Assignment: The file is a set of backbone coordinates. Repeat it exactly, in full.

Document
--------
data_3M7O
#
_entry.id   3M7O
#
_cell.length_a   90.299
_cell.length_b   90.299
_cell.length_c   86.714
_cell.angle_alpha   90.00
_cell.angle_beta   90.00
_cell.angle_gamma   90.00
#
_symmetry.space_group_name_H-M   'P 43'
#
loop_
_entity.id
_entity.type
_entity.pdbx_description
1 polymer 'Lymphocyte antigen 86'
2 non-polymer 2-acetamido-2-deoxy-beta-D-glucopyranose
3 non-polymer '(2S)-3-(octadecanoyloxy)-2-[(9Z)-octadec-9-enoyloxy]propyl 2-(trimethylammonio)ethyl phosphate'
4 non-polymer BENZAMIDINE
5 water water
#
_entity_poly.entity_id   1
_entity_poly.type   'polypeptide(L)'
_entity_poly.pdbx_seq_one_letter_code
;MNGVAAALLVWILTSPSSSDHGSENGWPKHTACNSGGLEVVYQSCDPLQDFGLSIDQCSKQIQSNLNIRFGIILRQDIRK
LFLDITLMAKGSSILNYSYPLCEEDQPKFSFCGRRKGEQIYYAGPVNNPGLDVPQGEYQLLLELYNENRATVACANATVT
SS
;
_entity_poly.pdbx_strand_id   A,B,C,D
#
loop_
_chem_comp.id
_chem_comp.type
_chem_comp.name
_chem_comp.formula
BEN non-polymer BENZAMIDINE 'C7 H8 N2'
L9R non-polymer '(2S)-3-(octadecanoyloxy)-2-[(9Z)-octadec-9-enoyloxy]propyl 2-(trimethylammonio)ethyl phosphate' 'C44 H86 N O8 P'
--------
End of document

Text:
data_3M7O
#
_entry.id   3M7O
#
_cell.length_a   90.299
_cell.length_b   90.299
_cell.length_c   86.714
_cell.angle_alpha   90.00
_cell.angle_beta   90.00
_cell.angle_gamma   90.00
#
_symmetry.space_group_name_H-M   'P 43'
#
loop_
_entity.id
_entity.type
_entity.pdbx_description
1 polymer 'Lymphocyte antigen 86'
2 non-polymer 2-acetamido-2-deoxy-beta-D-glucopyranose
3 non-polymer '(2S)-3-(octadecanoyloxy)-2-[(9Z)-octadec-9-enoyloxy]propyl 2-(trimethylammonio)ethyl phosphate'
4 non-polymer BENZAMIDINE
5 water water
#
_entity_poly.entity_id   1
_entity_poly.type   'polypeptide(L)'
_entity_poly.pdbx_seq_one_letter_code
;MNGVAAALLVWILTSPSSSDHGSENGWPKHTACNSGGLEVVYQSCDPLQDFGLSIDQCSKQIQSNLNIRFGIILRQDIRK
LFLDITLMAKGSSILNYSYPLCEEDQPKFSFCGRRKGEQIYYAGPVNNPGLDVPQGEYQLLLELYNENRATVACANATVT
SS
;
_entity_poly.pdbx_strand_id   A,B,C,D
#
loop_
_chem_comp.id
_chem_comp.type
_chem_comp.name
_chem_comp.formula
BEN non-polymer BENZAMIDINE 'C7 H8 N2'
L9R non-polymer '(2S)-3-(octadecanoyloxy)-2-[(9Z)-octadec-9-enoyloxy]propyl 2-(trimethylammonio)ethyl phosphate' 'C44 H86 N O8 P'